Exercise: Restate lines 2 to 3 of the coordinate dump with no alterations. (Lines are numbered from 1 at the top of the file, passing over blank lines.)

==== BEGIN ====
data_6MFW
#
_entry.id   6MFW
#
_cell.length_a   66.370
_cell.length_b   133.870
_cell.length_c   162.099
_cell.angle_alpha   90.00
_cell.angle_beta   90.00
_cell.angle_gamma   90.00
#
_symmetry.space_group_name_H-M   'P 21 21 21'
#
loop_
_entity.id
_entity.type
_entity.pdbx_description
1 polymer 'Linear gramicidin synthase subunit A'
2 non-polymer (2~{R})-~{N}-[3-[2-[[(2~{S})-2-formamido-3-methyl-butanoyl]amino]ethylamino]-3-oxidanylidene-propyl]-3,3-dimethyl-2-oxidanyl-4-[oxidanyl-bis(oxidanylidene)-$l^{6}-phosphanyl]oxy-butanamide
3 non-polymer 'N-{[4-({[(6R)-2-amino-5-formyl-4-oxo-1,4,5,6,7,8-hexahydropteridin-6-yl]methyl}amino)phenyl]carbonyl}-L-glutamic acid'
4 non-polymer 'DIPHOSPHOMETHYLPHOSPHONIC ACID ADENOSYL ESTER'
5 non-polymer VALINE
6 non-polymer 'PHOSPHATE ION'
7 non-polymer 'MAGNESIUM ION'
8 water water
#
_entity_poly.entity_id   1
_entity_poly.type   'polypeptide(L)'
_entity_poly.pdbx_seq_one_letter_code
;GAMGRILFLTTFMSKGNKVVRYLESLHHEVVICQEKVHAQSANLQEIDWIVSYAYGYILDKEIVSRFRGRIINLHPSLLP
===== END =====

#
_entry.id   6MFW